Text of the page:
I’ve been able to remain teaching full time since my crash. My doctor feels I would benefit from a reduced work week. Will the courts agree with that opinion? How will they assess my future losses?
The recent case of Kodelja v Johal (2017 BCSC 164), summarize here for general damages, dealt with the future earning capacity of a teacher who continued to work full time, five days per week, after the crash. At the time of trial the plaintiff was still suffering from daily dull headaches, and mild to moderate pain in her neck, shoulder, and back. The opinion of her family doctor, an opinion supported by the vascular surgeon hired by the plaintiff, was that a four day work week would be more appropriate for someone with Ms. Kodelja’s injuries. They plaintiff argued that working four days a week would allow her a break from the activities that exacerbate her myofascial pain syndrome. It would also give her the time she would need to receive ongoing treatment and participate in an exercise program.
Justice Masuhara considered the expert opinions but found they did not take into account the plaintiff’s flexible work situation and schedule. While the evidence was not supportive of the reduced work week, Justice Masuhara found that there was a claim for future loss of capacity in that the plaintiff perceived herself as less valuable at earning an income. She was awarded $50,000 under this head of damages.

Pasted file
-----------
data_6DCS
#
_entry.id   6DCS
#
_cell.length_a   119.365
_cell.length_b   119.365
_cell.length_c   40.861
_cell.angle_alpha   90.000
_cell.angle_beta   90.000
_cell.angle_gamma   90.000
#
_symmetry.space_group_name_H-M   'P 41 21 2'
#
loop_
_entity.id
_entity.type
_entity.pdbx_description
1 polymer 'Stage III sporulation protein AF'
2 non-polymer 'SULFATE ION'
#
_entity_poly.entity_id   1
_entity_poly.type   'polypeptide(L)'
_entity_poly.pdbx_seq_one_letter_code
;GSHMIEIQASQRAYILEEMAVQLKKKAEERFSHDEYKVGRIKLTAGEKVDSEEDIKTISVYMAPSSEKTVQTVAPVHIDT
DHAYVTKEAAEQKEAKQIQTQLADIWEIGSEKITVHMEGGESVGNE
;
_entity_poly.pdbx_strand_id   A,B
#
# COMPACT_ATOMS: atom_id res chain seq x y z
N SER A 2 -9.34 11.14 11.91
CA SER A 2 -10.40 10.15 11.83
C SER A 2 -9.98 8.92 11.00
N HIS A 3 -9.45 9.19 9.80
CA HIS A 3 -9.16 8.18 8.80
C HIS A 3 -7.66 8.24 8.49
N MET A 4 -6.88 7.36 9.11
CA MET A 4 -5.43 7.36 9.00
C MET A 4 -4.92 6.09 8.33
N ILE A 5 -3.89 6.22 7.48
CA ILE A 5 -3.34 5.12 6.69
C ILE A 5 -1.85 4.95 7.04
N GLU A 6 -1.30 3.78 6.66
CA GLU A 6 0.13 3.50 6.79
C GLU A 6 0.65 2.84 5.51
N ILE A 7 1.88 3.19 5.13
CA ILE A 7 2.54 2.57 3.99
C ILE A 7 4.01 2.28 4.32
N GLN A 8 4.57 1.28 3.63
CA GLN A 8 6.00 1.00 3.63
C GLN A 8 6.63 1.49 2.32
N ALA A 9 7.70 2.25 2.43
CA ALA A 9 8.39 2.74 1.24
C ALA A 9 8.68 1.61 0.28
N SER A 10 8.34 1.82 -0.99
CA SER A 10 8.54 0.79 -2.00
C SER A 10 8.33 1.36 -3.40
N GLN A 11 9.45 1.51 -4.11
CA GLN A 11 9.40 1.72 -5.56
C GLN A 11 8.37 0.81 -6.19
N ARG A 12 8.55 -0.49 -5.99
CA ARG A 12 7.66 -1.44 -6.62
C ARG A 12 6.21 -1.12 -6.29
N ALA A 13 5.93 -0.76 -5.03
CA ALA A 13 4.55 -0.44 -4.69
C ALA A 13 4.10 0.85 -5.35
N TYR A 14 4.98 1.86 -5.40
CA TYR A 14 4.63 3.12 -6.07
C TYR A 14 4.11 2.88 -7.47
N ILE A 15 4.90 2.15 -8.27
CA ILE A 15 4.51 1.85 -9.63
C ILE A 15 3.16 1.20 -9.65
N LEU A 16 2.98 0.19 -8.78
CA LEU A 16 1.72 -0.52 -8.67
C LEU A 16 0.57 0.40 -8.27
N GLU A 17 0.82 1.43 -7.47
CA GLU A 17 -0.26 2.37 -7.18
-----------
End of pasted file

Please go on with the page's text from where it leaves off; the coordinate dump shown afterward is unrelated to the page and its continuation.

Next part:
A reduced work week recommendation can be found in Dr. Tai’s report of June 14, 2016. The specific recommendation did not arise from a discussion with the plaintiff. Dr. Tai had to that point never inquired as to what time off Ms. Kodelja may get throughout the school day. Dr. Tai was unaware that the plaintiff had eight, 50-minute preparation sessions a week; that she had 12 sick days a year; or that she was entitled to three personal days off. I also note that her school has provided her with equipment to assist her at work, e.g. an ergonomic chair and laptop stand.
 In the same vein, as revealed by his testimony, Dr. Salvian in recommending the four-day work week did not have an appreciation of the non-class time available to Ms. Kodelja as described above.
 I also note that she has considerable flexibility in whether to stand, sit, or reposition herself in the classroom.
 As discussed earlier, I am of the view that the evidence is not sufficient to support Ms. Kodelja’s claim that a four-day work week is required. Further, I do not find that there is a real and substantial possibility of the plaintiff leaving her job to find one where she could work only a four-day week. My view is that she is capable of performing her duties at her school into the foreseeable future.
 However, I am of the view that the plaintiff probably meets some of the considerations in Brown, including that she at least perceives herself as being less valuable to herself as a person capable of earning income and that she has been rendered less capable overall from earning income from all types of employment.
 I therefore assess damages at $50,000